In June of 2010 I finally “got it” with regard to Linkedin. I joined this community a couple of years ago, but never really saw the need to expand my network or to interact with the other members. Through some very active recruitment efforts I have added (in three months) a total of 171 connections, which link me to a potential total of 1,875,878 other people! I have been able to both find and connect with colleagues I hadn’t seen in several years, and to reestablish relationships by catching up on current business. It’s been suggested that Linked in is the Facebook for professionals, in that you have access to a vast array of potential business contacts. You may also hook up with individuals you don’t know either by obtaining an introduction from a direct contact, or by purchasing a Linked in option that allows for contacting non-acquaintances.
Other benefits include:
- The option to automatically update your contact list from a blog, to create a Twitter post with identical content, and to advertise your website
- The ability to send updates regarding your activity to everyone in your network
- The opportunity to follow company activity (e.g., new hires, departures, and promotions) of Linked in firms, and to join groups of individuals with similar interests [Some of the companies I’m following include: Nokia, Intel, Hewlett-Packard, and Bank of America]. Groups of which I’m a member include NAPO, Forbes Woman, McCombs BBA Alumni Network, and The University of Houston Alumni Association. Contained within these groups are job postings, updates, discussions, and a list of members (whose connections and number of recommendations are visible to everyone in the group).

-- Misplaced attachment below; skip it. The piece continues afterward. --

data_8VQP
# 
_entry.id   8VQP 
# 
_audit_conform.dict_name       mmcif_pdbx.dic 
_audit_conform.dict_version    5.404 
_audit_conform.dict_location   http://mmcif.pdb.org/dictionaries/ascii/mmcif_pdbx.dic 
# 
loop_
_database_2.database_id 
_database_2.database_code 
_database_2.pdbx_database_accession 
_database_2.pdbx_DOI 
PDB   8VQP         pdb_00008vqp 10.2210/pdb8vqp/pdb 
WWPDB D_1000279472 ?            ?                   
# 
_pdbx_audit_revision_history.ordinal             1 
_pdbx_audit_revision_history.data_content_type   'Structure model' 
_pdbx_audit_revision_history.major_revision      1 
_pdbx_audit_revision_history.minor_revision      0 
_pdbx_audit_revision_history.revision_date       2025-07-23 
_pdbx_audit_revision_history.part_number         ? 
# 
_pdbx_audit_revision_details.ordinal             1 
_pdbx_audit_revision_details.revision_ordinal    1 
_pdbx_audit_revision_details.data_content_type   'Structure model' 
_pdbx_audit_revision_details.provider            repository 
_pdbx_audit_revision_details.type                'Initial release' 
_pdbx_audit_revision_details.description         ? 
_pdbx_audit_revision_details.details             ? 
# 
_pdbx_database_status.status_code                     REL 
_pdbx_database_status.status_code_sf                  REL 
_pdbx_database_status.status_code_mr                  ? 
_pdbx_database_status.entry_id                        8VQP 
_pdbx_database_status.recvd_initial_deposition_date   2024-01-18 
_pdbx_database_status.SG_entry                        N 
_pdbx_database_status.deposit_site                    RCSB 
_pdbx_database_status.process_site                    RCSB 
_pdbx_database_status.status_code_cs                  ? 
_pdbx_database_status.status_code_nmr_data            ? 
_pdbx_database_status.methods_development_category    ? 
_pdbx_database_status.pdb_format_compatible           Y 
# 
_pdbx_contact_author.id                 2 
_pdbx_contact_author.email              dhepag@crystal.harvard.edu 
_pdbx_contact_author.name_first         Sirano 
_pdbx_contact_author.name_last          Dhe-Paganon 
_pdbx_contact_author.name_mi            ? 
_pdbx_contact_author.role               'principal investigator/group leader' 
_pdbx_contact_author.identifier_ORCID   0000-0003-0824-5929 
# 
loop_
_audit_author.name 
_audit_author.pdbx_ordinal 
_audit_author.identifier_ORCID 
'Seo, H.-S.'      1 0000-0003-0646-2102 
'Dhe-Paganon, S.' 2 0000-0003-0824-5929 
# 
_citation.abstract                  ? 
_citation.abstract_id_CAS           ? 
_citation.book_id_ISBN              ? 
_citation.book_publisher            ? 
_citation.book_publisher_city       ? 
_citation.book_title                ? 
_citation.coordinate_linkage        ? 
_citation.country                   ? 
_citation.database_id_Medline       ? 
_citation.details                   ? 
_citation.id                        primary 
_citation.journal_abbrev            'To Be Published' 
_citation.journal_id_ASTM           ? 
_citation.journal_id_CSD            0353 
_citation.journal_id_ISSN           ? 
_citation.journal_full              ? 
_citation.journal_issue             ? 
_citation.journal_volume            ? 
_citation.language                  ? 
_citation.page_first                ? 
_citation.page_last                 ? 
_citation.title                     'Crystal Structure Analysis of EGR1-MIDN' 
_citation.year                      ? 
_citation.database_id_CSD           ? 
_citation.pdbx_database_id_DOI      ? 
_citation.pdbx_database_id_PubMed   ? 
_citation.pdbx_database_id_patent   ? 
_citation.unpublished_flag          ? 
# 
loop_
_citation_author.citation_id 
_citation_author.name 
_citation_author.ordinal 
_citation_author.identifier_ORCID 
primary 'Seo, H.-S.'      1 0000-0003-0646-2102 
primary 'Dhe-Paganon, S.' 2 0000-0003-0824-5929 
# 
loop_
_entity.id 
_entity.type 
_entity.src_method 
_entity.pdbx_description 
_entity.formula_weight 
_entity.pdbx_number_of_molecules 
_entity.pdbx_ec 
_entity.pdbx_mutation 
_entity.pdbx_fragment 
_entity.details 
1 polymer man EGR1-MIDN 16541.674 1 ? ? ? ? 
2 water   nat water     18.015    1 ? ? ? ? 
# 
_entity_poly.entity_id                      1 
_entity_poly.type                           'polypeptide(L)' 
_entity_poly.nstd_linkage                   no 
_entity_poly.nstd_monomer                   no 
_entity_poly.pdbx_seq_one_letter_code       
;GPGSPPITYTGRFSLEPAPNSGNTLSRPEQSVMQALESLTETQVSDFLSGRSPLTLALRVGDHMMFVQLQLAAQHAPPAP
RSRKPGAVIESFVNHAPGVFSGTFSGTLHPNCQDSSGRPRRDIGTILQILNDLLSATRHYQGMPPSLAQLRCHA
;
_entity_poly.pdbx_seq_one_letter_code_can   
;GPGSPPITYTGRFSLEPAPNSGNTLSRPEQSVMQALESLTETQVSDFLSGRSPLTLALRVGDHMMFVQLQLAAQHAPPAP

- A spot for employers to post and manage jobs
- A way to showcase your credentials through “My Profile,” and a vehicle for in-network members to provide recommendations of you:
So, how is Linked in an organizing mechanism? A network of professional contacts is placed virtually at your fingertips, in a type of “one stop shopping” that permits you to quickly send a message, or to communicate information to those with whom you’re connected.
For me, Linked in is a way to:
- surround myself with individuals who played a role throughout my professional life, and
- establish new communication with individuals with whom I’ve lost contact.
It’s a web of connection in which I now find myself actively participating.